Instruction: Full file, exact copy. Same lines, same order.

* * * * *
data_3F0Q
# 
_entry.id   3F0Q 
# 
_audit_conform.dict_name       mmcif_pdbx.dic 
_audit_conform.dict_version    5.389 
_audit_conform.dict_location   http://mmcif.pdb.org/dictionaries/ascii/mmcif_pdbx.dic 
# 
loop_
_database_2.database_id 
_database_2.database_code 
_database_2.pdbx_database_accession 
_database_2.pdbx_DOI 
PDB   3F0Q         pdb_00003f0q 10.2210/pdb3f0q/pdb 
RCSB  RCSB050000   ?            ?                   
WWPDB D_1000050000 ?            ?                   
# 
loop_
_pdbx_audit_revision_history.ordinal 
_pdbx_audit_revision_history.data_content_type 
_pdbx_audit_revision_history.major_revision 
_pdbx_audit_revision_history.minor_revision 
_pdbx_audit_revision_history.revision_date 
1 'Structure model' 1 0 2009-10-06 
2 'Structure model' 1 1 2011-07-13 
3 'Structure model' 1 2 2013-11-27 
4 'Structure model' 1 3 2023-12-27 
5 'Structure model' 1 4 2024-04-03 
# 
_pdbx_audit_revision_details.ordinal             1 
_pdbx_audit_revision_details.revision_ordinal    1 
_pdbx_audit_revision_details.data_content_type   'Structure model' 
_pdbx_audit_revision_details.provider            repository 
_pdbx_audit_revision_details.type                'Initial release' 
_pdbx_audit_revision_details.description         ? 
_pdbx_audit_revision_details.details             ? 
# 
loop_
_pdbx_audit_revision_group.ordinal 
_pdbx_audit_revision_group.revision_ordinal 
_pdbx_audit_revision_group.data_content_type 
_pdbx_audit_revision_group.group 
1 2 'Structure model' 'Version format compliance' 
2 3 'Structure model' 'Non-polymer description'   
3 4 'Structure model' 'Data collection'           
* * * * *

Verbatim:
data_3F0Q
# 
_entry.id   3F0Q 
# 
_audit_conform.dict_name       mmcif_pdbx.dic 
_audit_conform.dict_version    5.389 
_audit_conform.dict_location   http://mmcif.pdb.org/dictionaries/ascii/mmcif_pdbx.dic 
# 
loop_
_database_2.database_id 
_database_2.database_code 
_database_2.pdbx_database_accession 
_database_2.pdbx_DOI 
PDB   3F0Q         pdb_00003f0q 10.2210/pdb3f0q/pdb 
RCSB  RCSB050000   ?            ?                   
WWPDB D_1000050000 ?            ?                   
# 
loop_
_pdbx_audit_revision_history.ordinal 
_pdbx_audit_revision_history.data_content_type 
_pdbx_audit_revision_history.major_revision 
_pdbx_audit_revision_history.minor_revision 
_pdbx_audit_revision_history.revision_date 
1 'Structure model' 1 0 2009-10-06 
2 'Structure model' 1 1 2011-07-13 
3 'Structure model' 1 2 2013-11-27 
4 'Structure model' 1 3 2023-12-27 
5 'Structure model' 1 4 2024-04-03 
# 
_pdbx_audit_revision_details.ordinal             1 
_pdbx_audit_revision_details.revision_ordinal    1 
_pdbx_audit_revision_details.data_content_type   'Structure model' 
_pdbx_audit_revision_details.provider            repository 
_pdbx_audit_revision_details.type                'Initial release' 
_pdbx_audit_revision_details.description         ? 
_pdbx_audit_revision_details.details             ? 
# 
loop_
_pdbx_audit_revision_group.ordinal 
_pdbx_audit_revision_group.revision_ordinal 
_pdbx_audit_revision_group.data_content_type 
_pdbx_audit_revision_group.group 
1 2 'Structure model' 'Version format compliance' 
2 3 'Structure model' 'Non-polymer description'   
3 4 'Structure model' 'Data collection'           